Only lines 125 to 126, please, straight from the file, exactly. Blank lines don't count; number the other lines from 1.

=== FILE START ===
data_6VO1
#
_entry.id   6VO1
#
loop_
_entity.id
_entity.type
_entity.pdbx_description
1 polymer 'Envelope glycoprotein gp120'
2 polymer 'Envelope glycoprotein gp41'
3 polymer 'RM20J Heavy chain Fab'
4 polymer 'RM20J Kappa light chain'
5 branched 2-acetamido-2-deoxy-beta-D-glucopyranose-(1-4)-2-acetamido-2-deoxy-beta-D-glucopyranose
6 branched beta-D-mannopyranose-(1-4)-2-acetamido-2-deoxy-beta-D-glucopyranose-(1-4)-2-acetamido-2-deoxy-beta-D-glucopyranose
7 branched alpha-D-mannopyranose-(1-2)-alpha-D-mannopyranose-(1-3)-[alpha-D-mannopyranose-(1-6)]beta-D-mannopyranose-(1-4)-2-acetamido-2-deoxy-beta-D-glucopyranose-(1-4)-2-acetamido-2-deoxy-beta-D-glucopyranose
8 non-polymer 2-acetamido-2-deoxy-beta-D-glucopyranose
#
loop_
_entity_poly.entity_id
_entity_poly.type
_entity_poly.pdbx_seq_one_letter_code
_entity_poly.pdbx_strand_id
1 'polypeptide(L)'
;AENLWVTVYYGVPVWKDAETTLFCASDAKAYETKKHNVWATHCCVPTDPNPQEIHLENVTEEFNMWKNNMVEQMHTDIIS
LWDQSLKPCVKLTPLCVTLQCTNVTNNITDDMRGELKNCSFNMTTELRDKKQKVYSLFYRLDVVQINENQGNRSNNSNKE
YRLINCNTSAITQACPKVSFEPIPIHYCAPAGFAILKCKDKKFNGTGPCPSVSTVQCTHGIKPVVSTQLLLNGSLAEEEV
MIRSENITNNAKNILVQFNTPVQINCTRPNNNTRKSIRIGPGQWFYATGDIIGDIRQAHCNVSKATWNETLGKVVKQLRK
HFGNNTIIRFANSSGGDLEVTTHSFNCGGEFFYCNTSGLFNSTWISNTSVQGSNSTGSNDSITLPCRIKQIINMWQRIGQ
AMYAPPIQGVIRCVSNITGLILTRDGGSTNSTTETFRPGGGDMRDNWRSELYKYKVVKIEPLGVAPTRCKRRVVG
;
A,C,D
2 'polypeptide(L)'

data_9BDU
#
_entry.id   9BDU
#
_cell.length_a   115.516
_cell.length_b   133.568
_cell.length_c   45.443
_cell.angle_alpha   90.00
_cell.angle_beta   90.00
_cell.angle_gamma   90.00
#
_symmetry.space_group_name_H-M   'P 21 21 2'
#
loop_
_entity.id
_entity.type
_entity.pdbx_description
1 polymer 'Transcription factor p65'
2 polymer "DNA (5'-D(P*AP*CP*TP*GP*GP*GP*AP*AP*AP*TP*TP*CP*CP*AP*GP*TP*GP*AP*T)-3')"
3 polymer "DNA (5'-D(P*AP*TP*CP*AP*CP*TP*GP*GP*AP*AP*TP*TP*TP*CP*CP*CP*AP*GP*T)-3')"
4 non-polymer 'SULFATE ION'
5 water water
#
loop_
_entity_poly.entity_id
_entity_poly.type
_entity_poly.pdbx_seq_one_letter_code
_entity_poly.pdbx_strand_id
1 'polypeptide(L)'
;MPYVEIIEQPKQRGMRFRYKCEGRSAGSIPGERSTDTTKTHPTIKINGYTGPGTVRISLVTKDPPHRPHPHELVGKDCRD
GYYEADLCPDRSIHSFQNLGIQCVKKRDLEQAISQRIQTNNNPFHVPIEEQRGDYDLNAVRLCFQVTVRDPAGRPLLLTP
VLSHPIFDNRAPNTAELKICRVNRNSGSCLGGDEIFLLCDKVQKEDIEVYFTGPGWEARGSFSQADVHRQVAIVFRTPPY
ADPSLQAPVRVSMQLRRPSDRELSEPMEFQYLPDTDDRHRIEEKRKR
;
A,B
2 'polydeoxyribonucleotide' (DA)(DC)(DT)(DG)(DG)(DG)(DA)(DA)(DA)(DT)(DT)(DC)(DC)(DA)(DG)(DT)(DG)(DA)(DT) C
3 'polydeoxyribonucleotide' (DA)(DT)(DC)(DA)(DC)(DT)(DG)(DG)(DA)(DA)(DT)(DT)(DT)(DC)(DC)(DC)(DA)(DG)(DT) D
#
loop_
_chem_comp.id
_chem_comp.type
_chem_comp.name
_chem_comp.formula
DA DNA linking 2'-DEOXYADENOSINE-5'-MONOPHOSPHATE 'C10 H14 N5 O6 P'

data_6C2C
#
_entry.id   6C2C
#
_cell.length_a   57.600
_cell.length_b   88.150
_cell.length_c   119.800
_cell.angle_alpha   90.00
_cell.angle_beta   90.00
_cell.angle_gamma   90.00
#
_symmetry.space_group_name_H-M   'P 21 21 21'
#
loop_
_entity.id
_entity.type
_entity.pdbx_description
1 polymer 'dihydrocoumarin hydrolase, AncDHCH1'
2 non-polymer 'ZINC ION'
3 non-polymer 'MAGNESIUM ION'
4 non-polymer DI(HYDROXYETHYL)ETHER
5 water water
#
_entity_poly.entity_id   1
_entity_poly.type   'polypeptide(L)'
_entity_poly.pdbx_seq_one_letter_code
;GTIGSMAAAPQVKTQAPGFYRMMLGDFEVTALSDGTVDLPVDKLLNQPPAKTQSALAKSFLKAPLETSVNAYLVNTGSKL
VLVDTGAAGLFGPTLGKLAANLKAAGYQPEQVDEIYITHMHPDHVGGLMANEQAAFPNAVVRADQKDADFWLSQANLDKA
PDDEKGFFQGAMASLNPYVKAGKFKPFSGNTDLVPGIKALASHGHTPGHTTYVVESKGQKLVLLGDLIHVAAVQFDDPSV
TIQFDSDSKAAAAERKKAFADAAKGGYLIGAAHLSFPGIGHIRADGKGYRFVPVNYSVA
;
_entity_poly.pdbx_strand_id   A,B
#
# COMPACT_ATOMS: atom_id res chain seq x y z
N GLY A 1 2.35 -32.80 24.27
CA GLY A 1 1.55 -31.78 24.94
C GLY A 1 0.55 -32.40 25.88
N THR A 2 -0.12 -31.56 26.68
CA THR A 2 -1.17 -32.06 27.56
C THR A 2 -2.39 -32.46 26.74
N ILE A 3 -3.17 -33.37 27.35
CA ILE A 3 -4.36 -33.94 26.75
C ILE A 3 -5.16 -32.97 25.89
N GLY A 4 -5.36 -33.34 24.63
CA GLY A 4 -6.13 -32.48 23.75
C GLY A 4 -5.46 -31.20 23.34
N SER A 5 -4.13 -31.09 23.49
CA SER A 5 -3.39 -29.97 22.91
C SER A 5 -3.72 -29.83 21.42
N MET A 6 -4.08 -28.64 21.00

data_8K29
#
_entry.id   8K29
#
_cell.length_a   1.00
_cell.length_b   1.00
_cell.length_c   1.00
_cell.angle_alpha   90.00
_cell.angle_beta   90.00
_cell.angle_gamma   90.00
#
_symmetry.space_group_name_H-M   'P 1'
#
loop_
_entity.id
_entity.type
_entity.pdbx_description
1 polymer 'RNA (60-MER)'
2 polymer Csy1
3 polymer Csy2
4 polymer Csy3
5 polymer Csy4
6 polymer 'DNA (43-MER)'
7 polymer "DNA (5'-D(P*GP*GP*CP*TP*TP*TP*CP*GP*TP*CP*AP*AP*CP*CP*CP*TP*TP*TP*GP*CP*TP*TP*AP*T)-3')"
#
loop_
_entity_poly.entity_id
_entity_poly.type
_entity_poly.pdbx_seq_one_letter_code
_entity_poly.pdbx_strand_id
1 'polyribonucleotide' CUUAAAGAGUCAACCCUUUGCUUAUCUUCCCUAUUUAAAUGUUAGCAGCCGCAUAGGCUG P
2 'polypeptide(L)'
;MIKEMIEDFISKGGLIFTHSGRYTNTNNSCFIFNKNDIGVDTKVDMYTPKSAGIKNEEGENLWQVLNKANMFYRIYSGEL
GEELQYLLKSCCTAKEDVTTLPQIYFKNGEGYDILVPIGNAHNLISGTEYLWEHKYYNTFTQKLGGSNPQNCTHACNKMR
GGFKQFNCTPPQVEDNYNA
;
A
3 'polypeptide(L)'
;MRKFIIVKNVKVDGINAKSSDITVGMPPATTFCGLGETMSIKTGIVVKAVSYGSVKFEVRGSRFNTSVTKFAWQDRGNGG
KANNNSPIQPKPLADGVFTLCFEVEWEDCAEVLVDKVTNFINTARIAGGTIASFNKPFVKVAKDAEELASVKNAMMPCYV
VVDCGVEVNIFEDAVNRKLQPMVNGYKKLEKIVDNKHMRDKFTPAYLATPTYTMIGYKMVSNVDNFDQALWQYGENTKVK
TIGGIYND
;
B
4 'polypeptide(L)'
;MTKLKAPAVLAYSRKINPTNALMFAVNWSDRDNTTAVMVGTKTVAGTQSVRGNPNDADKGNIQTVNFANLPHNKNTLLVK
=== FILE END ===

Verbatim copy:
C SER A 5 -3.72 -29.83 21.42
N MET A 6 -4.08 -28.64 21.00